During the recent Parousia Hour interview with Dr. Gerard O’Shea, I read the first words from Gerard’s book, Educating in Christ, which set the direction of his magnum opus.

In fact, they are not Gerard’s words at all, but rather, he quotes the last words of Our Lord to the disciples before he ascended to the right hand of God the Father. We call this final command to the Church, The Great Commission (Matt 28:18-20).

In Mark’s Gospel, The Great Commission is expressed thus,

“Go into all the world and preach the gospel to the whole creation” (Mk 16:15).

So, what I’d like to know is, where has The Great Commission gone, as it seems to have largely disappeared?

The Great Commission: The Church’s Best Kept Secret?

Catholics like to describe one thing and another as the Church’s “best kept secret;” things like the Anointing of the Sick, Confession and the Rosary, to name a few.

But when it comes to The Great Commission, that is, to proclaim the Gospel to the whole creation, it’s not just our best kept secret, we tend to just keep it secret.

Why do we do this, when the Church’s missionary endeavours have been epic?

Starting with Sts Peter and Paul, there are a “cloud of witnesses” who made it their personal responsibility to preach the gospel to the whole creation.

Two Missionaries & the Great Commission

Venerable Mary of Agreda was a Spanish religious and abbess who lived in the early 17th century.

She is best known for writing The Mystical City of God, which presents stories of the hidden life of Our Lady, the fruit of private revelations. I have a copy of the abridged version, which in itself is the size of the Lord of the Rings trilogy. Reading it makes the heart soar.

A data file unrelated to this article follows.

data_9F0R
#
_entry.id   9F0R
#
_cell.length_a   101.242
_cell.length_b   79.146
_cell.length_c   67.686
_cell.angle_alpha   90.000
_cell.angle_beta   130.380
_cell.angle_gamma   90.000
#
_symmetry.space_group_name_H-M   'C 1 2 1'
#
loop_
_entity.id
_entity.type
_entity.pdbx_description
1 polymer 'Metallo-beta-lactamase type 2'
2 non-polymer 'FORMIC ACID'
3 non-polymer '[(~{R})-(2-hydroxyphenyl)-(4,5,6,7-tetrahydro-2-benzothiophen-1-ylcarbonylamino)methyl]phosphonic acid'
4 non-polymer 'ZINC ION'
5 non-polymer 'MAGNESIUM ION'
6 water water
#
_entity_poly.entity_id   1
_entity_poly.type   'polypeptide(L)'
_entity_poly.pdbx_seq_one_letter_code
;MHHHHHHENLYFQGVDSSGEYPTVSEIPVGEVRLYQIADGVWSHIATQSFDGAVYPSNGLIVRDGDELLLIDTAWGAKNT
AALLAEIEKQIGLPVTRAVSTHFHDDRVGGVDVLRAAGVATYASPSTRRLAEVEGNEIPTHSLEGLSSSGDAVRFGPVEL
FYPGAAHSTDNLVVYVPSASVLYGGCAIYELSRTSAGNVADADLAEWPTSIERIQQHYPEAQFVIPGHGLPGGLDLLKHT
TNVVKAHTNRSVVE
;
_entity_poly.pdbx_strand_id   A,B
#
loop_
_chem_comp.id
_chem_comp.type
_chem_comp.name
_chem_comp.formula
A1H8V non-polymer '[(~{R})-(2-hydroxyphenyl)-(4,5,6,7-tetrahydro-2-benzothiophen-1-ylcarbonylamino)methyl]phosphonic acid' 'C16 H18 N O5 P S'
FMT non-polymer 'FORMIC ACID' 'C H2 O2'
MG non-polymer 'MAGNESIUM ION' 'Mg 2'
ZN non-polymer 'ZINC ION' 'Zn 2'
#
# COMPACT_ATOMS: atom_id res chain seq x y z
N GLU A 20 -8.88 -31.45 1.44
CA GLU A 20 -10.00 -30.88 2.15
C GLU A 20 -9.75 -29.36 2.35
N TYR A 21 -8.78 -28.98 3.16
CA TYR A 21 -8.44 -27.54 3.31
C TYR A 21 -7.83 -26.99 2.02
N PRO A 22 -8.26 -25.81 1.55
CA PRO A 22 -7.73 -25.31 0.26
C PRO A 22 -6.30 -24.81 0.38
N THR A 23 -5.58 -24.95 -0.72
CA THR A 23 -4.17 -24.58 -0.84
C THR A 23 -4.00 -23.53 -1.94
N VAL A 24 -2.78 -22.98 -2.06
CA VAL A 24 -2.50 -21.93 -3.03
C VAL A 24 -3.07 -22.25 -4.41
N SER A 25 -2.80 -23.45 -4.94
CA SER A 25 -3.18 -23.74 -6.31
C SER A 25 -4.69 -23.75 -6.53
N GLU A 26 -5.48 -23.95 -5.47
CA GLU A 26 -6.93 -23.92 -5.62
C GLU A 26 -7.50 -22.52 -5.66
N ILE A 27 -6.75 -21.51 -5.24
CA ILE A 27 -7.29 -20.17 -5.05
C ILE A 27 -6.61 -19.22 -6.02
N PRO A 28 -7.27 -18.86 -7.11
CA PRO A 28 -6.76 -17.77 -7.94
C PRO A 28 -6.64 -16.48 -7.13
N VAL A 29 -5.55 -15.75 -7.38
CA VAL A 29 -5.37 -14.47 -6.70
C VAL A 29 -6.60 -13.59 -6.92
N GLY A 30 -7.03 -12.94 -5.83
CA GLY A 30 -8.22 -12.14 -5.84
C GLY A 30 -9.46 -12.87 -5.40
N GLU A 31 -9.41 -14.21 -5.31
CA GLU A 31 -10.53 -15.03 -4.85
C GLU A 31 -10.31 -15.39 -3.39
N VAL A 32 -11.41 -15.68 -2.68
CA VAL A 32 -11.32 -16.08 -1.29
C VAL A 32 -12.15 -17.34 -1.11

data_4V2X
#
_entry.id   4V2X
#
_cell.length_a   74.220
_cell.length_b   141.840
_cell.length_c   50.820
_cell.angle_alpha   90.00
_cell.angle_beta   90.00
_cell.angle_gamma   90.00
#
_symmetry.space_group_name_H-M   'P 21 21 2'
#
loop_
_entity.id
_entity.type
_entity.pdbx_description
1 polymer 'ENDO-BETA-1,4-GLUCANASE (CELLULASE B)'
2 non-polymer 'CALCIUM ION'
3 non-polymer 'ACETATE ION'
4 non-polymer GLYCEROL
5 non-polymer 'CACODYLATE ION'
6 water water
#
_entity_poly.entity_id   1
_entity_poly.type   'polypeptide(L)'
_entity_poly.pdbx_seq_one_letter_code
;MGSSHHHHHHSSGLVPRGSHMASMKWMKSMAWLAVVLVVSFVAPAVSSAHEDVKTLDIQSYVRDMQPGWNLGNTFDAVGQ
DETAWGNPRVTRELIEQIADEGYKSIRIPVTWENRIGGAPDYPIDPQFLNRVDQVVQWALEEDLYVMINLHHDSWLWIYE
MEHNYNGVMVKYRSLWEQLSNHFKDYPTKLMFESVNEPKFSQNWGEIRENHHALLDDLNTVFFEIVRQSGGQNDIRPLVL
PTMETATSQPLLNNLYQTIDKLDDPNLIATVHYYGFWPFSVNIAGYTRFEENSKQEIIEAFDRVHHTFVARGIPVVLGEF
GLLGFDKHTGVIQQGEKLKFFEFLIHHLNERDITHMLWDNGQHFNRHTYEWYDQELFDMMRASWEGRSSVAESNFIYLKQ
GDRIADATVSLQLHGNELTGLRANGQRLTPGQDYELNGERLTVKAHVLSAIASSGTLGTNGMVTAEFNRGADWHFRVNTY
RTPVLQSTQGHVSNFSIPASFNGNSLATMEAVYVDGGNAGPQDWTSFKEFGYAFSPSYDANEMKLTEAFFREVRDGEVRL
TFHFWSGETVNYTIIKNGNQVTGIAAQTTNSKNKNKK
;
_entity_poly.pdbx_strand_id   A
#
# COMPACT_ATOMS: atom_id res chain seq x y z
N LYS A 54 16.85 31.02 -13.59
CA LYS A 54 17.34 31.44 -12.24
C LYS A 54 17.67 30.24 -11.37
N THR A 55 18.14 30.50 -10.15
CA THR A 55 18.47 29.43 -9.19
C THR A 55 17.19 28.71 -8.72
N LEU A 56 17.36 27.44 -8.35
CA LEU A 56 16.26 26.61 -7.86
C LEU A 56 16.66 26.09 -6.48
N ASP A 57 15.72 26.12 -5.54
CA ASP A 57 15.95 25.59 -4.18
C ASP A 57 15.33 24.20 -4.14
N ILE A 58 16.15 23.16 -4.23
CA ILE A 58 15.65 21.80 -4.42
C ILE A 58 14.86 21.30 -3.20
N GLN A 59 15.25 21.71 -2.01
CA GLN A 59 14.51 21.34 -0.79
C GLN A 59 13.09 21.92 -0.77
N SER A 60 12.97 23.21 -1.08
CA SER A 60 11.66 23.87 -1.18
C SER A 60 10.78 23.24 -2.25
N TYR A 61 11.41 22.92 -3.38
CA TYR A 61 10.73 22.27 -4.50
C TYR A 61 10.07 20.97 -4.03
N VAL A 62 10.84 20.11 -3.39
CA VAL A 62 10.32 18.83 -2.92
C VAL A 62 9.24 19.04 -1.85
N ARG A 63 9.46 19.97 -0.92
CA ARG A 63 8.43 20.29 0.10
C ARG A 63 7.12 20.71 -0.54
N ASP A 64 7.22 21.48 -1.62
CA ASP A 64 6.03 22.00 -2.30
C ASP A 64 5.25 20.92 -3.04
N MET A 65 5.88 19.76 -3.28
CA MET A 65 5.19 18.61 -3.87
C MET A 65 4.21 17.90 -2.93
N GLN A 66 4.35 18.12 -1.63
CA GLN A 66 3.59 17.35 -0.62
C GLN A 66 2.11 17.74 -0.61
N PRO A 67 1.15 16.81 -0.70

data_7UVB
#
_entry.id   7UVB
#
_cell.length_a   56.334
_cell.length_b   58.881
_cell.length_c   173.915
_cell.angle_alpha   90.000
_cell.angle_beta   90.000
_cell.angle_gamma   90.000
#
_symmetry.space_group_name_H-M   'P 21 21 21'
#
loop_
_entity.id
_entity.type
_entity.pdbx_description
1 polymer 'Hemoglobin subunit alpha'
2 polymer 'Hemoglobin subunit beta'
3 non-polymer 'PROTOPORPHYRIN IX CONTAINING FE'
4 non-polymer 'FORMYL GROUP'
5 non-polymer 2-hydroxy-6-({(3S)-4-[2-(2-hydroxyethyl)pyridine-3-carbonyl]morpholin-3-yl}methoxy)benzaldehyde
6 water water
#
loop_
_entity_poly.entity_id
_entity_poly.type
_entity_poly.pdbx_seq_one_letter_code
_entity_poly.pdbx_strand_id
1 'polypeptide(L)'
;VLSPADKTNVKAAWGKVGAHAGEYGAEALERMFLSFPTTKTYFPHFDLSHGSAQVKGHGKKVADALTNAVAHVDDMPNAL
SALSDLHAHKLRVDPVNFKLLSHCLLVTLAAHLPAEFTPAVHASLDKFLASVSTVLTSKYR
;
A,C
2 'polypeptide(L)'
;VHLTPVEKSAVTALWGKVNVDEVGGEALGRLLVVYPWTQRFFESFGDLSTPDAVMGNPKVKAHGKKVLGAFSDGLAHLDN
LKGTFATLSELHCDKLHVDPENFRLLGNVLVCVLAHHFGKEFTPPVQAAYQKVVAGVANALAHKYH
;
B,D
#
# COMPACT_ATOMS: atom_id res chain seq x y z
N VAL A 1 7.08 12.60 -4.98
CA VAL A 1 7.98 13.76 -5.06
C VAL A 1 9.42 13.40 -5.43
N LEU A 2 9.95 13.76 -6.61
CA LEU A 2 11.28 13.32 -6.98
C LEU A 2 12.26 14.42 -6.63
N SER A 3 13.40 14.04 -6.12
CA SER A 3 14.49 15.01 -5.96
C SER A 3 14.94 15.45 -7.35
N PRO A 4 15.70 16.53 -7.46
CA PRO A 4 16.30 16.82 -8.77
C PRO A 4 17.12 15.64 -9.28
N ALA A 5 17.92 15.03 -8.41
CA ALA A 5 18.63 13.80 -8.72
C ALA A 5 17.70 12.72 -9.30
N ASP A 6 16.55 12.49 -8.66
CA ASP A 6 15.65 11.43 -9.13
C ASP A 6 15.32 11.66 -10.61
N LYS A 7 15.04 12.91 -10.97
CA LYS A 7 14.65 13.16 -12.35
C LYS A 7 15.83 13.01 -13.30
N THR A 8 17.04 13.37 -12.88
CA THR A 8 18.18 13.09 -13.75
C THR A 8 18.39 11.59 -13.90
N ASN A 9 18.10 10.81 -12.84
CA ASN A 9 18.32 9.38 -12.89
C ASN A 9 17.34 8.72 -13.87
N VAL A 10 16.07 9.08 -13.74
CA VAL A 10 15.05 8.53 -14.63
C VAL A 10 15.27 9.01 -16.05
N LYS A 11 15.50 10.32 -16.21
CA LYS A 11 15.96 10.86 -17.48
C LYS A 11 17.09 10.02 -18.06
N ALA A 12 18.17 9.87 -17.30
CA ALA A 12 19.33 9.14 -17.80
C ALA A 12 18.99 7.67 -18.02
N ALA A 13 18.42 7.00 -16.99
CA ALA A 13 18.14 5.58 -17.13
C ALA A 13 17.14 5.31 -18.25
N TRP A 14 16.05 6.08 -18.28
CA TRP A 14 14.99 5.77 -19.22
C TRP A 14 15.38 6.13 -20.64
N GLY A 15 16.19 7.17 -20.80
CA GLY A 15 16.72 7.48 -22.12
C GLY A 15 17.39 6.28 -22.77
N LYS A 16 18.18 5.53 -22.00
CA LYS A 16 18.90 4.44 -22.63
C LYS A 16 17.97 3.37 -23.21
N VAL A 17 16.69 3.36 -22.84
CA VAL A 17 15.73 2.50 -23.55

Among Mary of Agreda’s evangelical works, she visited the Indians of Texas to preach the gospel. Oh, and did I mention, she never left Spain throughout her life. Through the gift of bilocation, Mary visited the Indians, astonishingly, over 500 times.

When the Franciscan missionaries arrived, their work seemingly done, the Indians demanded baptism, telling of the “lady in blue”.

Not all missionaries to North America had the good fortune of Venerable Mary of Agreda paving their way. St Isaac Jogues, a Frenchman and Jesuit, lived at exactly the same time as Venerable Mary.

During his mission to the Iroquois in modern-day Canada, St Isaac and companions were captured and tortured unspeakably.

After 13 months in captivity, St Isaac returned to France to be greeted a hero of the Faith. Unthinkably, St Isaac was desperate to return to the Indians to preach the gospel, whereupon he fell into the hands of Mohawk Indians and was martyred after being accused of witchcraft.

What possessed St Isaac to go there in the first place, let alone to go back?

Love; sacrificial love of God and neighbour.

St Isaac Jogues and Venerable Mary of Agreda did not fail to read on to the second part of The Great Commission:

“He who believes and is baptized will be saved; but he who does not believe will be condemned” (Mk 16:16).

I wonder whether the Church, and we who practice the faith, have largely forgotten this second part. And if we have forgotten, or don’t really believe in the second part, why would we bother with the first part?

By failing to evangelise, the Church ignores the reason for the mission; that is, to save souls. Our forgetfulness and cowardice dishonours the sacrifice of our Lord and Saviour Jesus Christ, as well as the saints and martyrs who spent their lives, to the dying breath, preaching the gospel to the whole creation.

And yet there are signs of resistance to this capitulation. For example, in his recently published “Manifesto of Faith”, Gerhard Cardinal Mueller, former prefect of the Vatican Congregation for the Doctrine of the Faith, states that

Today, many Christians are no longer even aware of the basic teachings of the Faith, so there is a growing danger of missing the path to eternal life.

Cardinal Mueller has done the Church a great service by re-capitulating the Faith and guiding faithful Catholics to the narrow gate. He has referred to his creedal statement, appropriately, as a manifesto; that is, a declaration of intent.

Let us adopt it with intent and, going, preach the gospel to the whole creation.

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